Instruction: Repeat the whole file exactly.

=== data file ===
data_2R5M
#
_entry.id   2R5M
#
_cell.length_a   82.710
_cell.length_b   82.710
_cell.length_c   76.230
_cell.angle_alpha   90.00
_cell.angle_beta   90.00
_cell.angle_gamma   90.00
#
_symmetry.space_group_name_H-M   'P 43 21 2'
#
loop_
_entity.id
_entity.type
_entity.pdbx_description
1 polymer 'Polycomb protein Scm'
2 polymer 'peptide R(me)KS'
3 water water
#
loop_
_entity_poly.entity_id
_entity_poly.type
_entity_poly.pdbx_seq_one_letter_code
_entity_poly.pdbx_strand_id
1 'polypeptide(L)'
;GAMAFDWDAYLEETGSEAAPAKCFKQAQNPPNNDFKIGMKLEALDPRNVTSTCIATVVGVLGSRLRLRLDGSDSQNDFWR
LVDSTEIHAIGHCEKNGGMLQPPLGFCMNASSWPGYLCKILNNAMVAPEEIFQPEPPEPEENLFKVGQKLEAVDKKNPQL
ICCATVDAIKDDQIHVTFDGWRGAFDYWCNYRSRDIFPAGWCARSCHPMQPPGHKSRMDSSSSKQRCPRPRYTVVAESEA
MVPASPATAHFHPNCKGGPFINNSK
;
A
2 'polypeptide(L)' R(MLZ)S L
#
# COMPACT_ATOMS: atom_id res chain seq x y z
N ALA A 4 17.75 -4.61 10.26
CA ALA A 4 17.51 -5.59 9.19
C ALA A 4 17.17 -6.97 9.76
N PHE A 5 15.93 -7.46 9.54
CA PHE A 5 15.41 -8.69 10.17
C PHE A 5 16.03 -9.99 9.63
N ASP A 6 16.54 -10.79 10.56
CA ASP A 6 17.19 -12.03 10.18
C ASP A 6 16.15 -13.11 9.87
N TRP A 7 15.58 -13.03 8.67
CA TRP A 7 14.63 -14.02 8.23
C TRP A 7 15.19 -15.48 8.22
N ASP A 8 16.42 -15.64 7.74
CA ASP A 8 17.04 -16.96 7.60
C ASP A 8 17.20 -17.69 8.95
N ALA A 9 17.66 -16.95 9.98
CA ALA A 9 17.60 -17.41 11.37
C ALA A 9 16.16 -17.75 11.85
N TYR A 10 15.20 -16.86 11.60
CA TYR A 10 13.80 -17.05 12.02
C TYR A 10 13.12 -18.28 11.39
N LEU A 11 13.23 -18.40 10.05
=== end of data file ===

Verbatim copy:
data_2R5M
#
_entry.id   2R5M
#
_cell.length_a   82.710
_cell.length_b   82.710
_cell.length_c   76.230
_cell.angle_alpha   90.00
_cell.angle_beta   90.00
_cell.angle_gamma   90.00
#
_symmetry.space_group_name_H-M   'P 43 21 2'
#
loop_
_entity.id
_entity.type
_entity.pdbx_description
1 polymer 'Polycomb protein Scm'
2 polymer 'peptide R(me)KS'
3 water water
#
loop_
_entity_poly.entity_id
_entity_poly.type
_entity_poly.pdbx_seq_one_letter_code
_entity_poly.pdbx_strand_id
1 'polypeptide(L)'
;GAMAFDWDAYLEETGSEAAPAKCFKQAQNPPNNDFKIGMKLEALDPRNVTSTCIATVVGVLGSRLRLRLDGSDSQNDFWR
LVDSTEIHAIGHCEKNGGMLQPPLGFCMNASSWPGYLCKILNNAMVAPEEIFQPEPPEPEENLFKVGQKLEAVDKKNPQL
ICCATVDAIKDDQIHVTFDGWRGAFDYWCNYRSRDIFPAGWCARSCHPMQPPGHKSRMDSSSSKQRCPRPRYTVVAESEA
MVPASPATAHFHPNCKGGPFINNSK
;
A
2 'polypeptide(L)' R(MLZ)S L
#
# COMPACT_ATOMS: atom_id res chain seq x y z
N ALA A 4 17.75 -4.61 10.26
CA ALA A 4 17.51 -5.59 9.19
C ALA A 4 17.17 -6.97 9.76
N PHE A 5 15.93 -7.46 9.54
CA PHE A 5 15.41 -8.69 10.17
C PHE A 5 16.03 -9.99 9.63
N ASP A 6 16.54 -10.79 10.56
CA ASP A 6 17.19 -12.03 10.18
C ASP A 6 16.15 -13.11 9.87
N TRP A 7 15.58 -13.03 8.67
CA TRP A 7 14.63 -14.02 8.23
C TRP A 7 15.19 -15.48 8.22
N ASP A 8 16.42 -15.64 7.74
CA ASP A 8 17.04 -16.96 7.60
C ASP A 8 17.20 -17.69 8.95
N ALA A 9 17.66 -16.95 9.98
CA ALA A 9 17.60 -17.41 11.37
C ALA A 9 16.16 -17.75 11.85
N TYR A 10 15.20 -16.86 11.60
CA TYR A 10 13.80 -17.05 12.02
C TYR A 10 13.12 -18.28 11.39
N LEU A 11 13.23 -18.40 10.05